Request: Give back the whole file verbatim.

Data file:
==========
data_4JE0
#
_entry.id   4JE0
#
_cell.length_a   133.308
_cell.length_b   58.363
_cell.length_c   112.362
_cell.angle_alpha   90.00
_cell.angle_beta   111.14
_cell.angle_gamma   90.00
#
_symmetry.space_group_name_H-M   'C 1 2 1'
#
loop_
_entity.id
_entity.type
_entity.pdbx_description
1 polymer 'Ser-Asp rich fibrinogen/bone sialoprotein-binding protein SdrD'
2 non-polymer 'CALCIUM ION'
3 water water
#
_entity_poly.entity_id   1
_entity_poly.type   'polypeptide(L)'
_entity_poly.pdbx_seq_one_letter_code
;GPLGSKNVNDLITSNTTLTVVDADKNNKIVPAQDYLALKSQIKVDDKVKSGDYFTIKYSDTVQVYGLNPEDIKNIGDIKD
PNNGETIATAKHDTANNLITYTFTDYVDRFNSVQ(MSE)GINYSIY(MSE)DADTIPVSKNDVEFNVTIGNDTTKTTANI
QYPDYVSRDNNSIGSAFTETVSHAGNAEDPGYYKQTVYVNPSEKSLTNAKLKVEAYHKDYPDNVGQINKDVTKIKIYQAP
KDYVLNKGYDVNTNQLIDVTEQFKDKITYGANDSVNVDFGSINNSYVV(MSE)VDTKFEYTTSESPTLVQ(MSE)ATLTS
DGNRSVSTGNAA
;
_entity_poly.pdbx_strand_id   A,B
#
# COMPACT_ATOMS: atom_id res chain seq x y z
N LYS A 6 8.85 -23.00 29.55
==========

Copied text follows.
data_4JE0
#
_entry.id   4JE0
#
_cell.length_a   133.308
_cell.length_b   58.363
_cell.length_c   112.362
_cell.angle_alpha   90.00
_cell.angle_beta   111.14
_cell.angle_gamma   90.00
#
_symmetry.space_group_name_H-M   'C 1 2 1'
#
loop_
_entity.id
_entity.type
_entity.pdbx_description
1 polymer 'Ser-Asp rich fibrinogen/bone sialoprotein-binding protein SdrD'
2 non-polymer 'CALCIUM ION'
3 water water
#
_entity_poly.entity_id   1
_entity_poly.type   'polypeptide(L)'
_entity_poly.pdbx_seq_one_letter_code
;GPLGSKNVNDLITSNTTLTVVDADKNNKIVPAQDYLALKSQIKVDDKVKSGDYFTIKYSDTVQVYGLNPEDIKNIGDIKD
PNNGETIATAKHDTANNLITYTFTDYVDRFNSVQ(MSE)GINYSIY(MSE)DADTIPVSKNDVEFNVTIGNDTTKTTANI
QYPDYVSRDNNSIGSAFTETVSHAGNAEDPGYYKQTVYVNPSEKSLTNAKLKVEAYHKDYPDNVGQINKDVTKIKIYQAP
KDYVLNKGYDVNTNQLIDVTEQFKDKITYGANDSVNVDFGSINNSYVV(MSE)VDTKFEYTTSESPTLVQ(MSE)ATLTS
DGNRSVSTGNAA
;
_entity_poly.pdbx_strand_id   A,B
#
# COMPACT_ATOMS: atom_id res chain seq x y z
N LYS A 6 8.85 -23.00 29.55